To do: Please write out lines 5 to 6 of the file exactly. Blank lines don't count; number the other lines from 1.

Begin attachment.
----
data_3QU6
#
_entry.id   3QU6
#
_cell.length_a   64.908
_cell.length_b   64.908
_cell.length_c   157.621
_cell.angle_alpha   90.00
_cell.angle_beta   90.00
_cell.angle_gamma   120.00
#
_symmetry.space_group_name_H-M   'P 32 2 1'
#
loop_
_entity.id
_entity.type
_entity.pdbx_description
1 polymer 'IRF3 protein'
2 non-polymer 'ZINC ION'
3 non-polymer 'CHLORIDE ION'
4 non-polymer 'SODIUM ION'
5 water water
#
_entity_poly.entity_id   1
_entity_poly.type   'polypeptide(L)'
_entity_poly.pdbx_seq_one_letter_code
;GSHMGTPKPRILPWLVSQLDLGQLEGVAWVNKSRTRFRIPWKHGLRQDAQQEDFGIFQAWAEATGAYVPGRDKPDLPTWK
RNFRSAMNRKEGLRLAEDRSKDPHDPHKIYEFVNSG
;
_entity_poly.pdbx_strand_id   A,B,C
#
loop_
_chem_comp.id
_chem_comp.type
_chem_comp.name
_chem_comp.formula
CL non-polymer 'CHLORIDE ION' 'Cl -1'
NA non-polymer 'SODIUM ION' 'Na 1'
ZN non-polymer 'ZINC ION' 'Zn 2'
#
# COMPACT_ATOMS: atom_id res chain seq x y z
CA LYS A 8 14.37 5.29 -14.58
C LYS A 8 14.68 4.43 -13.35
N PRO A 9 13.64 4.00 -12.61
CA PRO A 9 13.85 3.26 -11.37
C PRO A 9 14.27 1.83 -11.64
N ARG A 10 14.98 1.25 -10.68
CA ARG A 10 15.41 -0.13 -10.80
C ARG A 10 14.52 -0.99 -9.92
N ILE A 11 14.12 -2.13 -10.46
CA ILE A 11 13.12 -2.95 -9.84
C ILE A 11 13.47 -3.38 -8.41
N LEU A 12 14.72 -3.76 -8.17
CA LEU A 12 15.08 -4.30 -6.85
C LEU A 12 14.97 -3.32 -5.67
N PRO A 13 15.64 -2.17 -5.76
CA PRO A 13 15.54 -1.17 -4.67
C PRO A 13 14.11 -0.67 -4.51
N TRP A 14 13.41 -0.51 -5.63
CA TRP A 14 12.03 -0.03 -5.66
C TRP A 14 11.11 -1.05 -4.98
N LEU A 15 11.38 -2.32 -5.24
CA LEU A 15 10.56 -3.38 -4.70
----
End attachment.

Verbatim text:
_cell.length_a   64.908
_cell.length_b   64.908